Intel Claims Flawed Evidence in $1.3 billion EU Antitrust Case

The fine was the result of an investigation based on allegations that Intel used unfair monopolistic powers against AMD. However, Intel is not rolling over and paying the fine just yet, stating that the EU's analysis is "defective" and relied on a "quality of evidence" that is "profoundly inadequate".

In May 2009, the EU slapped Intel with a record fine that was based on 4.15 percent of Intel's 2008 revenue. Even if the EU said that this was less than the "allowable maximum" of 10 percent, the fine was unprecedented and the EU did not miss an opportunity to provoke a challenging reaction from Intel. For example, EU Competition Commissioner Neelie Kroes preempted previous discussions about a likely appeal by stating: "I'd like to draw your attention to Intel's latest advert calling them sponsors of tomorrow, now they are sponsors of the European taxpayer."

As the appeal process begins, Intel has filed a 84-page document against the 542-page decision provided by the EU. According to Reuters, Intel claims that the commission does not have enough evidence to rule on any wrongdoing on the side of Intel "and relied too much on subjective comments by the company's customers." However, the EU maintained that Intel is guilty Intel gave out unfair rebates to retail chains and PC makers that put its rivals at a disadvantage.

"These kind of rebates can only be intended to tie customers and put competitors in an unfavorable position," the Commission's lawyer argued.

A ruling could be expected within a few months, but Intel has another option available should it fail with the current appeal process: It can take its fight to the the EU Court of Justice.

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  • erunion
    Three prisoners were sitting in a jail, found guilty of "economic crimes" and were also comparing stories.
    The first one said, "I charged higher prices than my competitors, and I was found guilty of profiteering, monopolizing and exploiting consumers."

    The second one said, "I charged lower prices than my competitors, and I was found guilty of predatory pricing, cutthroat competing and under-charging."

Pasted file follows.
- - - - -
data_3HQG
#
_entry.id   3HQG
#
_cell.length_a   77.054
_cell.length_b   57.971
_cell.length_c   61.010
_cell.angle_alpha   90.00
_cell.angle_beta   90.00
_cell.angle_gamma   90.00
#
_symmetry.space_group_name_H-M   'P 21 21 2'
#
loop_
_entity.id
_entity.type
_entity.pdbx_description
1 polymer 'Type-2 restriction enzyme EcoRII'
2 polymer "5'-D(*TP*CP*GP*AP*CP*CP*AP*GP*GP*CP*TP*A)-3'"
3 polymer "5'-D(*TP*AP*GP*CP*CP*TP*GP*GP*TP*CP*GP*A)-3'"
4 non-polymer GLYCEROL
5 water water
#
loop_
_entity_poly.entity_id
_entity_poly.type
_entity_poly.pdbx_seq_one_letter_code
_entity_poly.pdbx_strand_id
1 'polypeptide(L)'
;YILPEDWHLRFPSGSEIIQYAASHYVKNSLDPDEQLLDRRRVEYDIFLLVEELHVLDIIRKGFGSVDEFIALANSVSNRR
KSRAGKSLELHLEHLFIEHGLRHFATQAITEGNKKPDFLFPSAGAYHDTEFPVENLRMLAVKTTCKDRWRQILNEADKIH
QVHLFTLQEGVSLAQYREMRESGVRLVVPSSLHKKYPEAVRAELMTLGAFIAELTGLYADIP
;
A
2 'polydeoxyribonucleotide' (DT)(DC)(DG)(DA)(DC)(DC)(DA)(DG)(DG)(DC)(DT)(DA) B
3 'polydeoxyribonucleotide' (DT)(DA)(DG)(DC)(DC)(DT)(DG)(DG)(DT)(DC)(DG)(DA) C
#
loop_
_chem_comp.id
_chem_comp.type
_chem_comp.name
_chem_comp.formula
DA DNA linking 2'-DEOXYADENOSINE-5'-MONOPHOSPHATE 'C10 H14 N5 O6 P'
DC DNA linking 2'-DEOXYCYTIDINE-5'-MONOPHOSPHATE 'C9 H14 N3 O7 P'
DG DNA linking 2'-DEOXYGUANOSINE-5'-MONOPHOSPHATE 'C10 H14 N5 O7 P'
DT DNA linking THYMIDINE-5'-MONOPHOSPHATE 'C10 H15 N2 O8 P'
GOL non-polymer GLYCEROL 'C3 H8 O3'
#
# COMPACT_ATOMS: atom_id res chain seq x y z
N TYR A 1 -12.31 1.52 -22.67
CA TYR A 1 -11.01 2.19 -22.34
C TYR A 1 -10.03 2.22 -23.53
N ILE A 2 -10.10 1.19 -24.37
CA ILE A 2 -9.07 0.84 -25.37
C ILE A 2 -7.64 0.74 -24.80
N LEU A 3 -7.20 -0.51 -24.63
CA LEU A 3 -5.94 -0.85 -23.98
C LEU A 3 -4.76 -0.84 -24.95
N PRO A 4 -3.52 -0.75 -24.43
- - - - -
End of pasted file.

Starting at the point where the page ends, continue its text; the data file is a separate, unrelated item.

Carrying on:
The third prisoner said, "I charged the same prices as my competitors, and I was found guilty of collusion, price leadership and cartelization."
  • Unolocogringo
    Why is it when a company is found guilty of these types of charges the government gets the money? Not the people the companys ripped off ?
  • egmccann
    For those asking why rebates are bad, I point you back to the article. Specifically, the word before "rebates" - namely, "unfair."

    You have to dig back a few articles, but this is where it sounds like they say rebates get unfair:

    Intel denies charges related to rebates offered as long as manufacturers agreed to obtain the majority of their processors from Intel as well as paying them to either to delay or cancel the launch of AMD based products.

    So it's not just, say, 100% price for 1-5, 95% for 5-10, 90% for 10-20, 80% for 20-50 or some such (which is just a simplified progression for illustration,) but (say) 75% of cost "as long as you cancel the other guy's orders."
  • Other Comments
  • amuffin
    Stop it, just stop it with the lawsuits.
  • fb39ca4
    They may or may not deserve this, but it would be terrible if they got AMD out of the CPU business.
  • amuffin
    fb39ca4They may or may not deserve this, but it would be terrible if they got AMD out of the CPU business.

    At any time they can get AMD out of the CPU business. Just look at how far behind they are compared to Intel.